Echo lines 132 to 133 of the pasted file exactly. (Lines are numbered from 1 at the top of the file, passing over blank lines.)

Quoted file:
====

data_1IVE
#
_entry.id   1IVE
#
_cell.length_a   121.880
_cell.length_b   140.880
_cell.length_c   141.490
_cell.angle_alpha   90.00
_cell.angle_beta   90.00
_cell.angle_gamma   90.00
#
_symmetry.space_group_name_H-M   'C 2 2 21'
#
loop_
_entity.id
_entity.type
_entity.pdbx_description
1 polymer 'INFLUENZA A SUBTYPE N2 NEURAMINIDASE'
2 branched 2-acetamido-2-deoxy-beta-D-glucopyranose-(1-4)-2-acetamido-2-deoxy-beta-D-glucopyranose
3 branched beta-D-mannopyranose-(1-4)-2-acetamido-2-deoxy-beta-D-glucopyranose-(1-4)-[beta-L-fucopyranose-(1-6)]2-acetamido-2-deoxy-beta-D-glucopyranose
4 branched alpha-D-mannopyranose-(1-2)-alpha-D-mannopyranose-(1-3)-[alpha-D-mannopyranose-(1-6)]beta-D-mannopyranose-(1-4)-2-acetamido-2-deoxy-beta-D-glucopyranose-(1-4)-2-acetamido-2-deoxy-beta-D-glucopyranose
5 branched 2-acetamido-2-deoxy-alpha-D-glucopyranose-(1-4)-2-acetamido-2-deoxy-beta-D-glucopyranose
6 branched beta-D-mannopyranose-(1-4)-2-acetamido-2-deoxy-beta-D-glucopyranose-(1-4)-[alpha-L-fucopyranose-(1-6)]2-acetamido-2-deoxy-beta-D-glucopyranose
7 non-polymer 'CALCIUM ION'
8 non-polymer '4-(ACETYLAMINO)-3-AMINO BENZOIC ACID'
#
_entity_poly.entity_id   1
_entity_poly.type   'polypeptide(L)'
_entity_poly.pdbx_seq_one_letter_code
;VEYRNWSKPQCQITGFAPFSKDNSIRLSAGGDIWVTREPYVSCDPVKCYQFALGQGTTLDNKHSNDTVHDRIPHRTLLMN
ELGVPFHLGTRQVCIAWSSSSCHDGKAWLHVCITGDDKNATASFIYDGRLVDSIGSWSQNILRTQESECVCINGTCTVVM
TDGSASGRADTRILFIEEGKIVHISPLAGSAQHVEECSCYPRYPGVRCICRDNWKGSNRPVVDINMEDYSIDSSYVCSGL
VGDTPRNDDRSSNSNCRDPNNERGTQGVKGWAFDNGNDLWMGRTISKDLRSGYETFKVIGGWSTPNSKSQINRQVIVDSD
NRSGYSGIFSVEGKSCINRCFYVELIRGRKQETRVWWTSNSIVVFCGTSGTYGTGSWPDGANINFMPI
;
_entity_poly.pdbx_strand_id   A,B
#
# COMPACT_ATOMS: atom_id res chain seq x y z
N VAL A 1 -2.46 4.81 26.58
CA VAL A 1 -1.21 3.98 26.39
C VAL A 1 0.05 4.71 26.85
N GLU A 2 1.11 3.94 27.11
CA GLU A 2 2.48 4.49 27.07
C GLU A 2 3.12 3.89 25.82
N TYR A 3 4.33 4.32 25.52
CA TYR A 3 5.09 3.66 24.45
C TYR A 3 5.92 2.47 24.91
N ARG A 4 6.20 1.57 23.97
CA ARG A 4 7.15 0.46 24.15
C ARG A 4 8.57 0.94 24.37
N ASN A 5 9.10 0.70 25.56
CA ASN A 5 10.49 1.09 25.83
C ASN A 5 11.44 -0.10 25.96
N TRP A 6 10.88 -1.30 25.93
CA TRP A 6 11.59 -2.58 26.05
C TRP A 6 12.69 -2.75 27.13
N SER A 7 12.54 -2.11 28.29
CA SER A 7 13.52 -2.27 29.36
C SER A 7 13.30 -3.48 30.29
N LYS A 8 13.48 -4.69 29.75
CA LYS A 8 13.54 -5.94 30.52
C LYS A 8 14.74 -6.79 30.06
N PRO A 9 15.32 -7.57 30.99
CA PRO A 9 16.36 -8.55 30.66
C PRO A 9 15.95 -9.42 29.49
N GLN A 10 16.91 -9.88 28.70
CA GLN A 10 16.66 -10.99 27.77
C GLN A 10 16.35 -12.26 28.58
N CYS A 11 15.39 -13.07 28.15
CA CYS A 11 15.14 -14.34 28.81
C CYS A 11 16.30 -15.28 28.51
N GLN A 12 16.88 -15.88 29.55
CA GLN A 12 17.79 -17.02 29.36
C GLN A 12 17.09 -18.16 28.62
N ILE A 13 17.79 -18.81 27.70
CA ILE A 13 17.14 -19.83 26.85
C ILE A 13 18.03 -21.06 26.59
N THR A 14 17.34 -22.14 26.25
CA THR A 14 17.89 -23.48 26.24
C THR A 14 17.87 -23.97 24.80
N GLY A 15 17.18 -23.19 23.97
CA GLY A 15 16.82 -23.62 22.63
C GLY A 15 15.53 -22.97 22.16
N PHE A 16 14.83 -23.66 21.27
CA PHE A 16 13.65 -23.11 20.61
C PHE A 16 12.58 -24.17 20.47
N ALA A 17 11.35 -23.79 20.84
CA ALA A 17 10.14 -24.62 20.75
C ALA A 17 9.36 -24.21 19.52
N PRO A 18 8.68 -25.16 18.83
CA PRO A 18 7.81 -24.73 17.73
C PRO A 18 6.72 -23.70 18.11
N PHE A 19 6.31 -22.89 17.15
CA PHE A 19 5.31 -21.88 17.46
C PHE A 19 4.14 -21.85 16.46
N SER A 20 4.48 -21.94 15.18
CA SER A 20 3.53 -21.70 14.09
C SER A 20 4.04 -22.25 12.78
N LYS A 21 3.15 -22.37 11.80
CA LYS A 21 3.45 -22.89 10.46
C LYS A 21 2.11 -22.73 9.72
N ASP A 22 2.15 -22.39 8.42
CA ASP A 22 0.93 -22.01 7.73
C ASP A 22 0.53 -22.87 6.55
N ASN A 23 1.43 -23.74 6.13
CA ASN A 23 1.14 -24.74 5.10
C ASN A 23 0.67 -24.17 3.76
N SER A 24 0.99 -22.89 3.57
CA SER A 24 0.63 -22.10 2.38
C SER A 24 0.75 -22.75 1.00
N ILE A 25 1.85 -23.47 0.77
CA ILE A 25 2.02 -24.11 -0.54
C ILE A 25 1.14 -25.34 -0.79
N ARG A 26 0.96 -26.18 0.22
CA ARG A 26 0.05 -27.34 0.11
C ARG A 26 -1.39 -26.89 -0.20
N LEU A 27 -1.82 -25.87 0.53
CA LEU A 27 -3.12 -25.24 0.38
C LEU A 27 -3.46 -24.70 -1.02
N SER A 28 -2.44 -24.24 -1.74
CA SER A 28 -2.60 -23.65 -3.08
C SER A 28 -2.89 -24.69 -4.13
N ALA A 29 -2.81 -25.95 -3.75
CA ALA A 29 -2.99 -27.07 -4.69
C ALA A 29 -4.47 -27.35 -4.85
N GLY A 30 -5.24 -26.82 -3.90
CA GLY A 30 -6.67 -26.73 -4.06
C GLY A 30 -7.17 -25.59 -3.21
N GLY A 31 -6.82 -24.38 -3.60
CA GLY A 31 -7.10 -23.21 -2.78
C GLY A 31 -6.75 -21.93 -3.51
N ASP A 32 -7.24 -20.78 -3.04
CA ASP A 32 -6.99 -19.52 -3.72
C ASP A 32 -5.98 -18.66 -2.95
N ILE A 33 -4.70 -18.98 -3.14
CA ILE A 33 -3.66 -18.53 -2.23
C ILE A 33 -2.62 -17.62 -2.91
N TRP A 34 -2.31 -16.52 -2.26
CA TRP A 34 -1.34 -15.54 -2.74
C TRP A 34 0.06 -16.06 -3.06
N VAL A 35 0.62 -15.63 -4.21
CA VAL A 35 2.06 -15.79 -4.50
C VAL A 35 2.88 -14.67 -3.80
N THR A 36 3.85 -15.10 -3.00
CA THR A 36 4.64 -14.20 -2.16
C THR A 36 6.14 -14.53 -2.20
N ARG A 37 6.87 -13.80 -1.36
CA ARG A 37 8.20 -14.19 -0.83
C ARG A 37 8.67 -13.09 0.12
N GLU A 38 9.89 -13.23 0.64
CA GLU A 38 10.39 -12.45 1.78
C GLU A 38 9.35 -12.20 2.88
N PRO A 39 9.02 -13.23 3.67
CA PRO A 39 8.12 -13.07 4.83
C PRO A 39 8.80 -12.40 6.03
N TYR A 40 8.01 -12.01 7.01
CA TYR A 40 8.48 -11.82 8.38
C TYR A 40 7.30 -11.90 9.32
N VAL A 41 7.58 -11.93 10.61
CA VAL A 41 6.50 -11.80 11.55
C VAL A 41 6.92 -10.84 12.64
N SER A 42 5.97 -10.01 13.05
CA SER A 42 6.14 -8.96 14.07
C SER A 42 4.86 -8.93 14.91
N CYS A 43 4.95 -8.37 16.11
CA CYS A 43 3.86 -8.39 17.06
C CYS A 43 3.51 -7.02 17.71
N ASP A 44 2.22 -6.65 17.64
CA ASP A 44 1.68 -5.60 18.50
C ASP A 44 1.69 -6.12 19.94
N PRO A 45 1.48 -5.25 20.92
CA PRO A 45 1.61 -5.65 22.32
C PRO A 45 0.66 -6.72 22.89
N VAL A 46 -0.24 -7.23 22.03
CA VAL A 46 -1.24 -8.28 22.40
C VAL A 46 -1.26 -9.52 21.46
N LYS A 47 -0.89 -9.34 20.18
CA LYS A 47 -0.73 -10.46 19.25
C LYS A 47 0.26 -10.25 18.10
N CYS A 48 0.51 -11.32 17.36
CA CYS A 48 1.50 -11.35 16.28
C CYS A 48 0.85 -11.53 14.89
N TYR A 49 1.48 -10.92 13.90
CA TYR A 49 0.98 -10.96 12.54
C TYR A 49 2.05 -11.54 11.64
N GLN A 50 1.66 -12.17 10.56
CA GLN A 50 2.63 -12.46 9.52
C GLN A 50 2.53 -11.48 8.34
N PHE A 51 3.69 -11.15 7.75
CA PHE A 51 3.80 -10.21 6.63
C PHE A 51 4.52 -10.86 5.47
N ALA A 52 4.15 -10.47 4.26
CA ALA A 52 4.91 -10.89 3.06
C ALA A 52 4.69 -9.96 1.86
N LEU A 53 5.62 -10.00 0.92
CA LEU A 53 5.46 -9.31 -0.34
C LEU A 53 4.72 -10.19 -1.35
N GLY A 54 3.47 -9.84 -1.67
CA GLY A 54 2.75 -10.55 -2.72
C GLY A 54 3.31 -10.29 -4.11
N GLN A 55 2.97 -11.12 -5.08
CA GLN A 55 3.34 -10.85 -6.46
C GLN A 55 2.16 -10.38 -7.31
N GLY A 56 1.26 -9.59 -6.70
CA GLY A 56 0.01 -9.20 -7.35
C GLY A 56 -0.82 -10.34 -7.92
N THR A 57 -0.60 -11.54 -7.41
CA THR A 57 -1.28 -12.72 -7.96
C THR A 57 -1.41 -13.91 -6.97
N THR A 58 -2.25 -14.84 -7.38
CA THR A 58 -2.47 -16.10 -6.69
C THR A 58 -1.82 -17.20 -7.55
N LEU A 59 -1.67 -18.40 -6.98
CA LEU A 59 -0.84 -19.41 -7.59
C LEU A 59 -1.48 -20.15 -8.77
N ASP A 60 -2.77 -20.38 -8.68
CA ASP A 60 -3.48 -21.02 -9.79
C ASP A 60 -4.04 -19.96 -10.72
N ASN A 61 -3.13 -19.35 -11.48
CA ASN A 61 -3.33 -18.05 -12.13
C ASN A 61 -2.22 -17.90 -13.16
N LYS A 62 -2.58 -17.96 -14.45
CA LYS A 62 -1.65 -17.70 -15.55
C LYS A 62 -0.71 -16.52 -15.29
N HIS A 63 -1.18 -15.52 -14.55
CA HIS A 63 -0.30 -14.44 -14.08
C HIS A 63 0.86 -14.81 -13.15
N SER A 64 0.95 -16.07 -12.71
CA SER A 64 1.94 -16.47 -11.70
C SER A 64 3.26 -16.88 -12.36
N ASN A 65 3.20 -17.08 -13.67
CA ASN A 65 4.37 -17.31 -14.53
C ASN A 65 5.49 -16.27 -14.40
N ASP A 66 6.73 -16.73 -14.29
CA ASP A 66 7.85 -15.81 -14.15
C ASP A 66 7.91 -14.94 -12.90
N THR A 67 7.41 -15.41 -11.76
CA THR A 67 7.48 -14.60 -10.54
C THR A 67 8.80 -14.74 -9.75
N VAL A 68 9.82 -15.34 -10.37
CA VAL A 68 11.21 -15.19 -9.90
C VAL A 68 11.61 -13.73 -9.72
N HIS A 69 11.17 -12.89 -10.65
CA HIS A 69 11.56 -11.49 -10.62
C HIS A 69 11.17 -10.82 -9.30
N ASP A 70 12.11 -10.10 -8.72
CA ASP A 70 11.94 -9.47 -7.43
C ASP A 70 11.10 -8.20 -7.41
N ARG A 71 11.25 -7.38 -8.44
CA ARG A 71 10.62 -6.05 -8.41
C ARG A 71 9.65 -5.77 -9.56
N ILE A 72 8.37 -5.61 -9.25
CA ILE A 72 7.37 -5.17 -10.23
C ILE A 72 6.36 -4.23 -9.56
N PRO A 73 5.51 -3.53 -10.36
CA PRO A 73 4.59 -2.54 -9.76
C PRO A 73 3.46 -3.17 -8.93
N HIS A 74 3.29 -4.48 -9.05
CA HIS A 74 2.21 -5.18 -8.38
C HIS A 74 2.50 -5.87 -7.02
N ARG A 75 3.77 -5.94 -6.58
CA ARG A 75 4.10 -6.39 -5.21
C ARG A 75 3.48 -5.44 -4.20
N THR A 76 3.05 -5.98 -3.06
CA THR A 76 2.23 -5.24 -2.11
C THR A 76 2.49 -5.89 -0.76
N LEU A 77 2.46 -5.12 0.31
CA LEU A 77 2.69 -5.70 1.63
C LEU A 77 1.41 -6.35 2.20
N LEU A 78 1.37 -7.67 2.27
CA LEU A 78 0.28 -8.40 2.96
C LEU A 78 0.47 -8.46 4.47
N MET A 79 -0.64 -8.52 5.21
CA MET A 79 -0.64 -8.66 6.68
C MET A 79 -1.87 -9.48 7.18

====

N ASP A 32 -7.24 -20.78 -3.04
CA ASP A 32 -6.99 -19.52 -3.72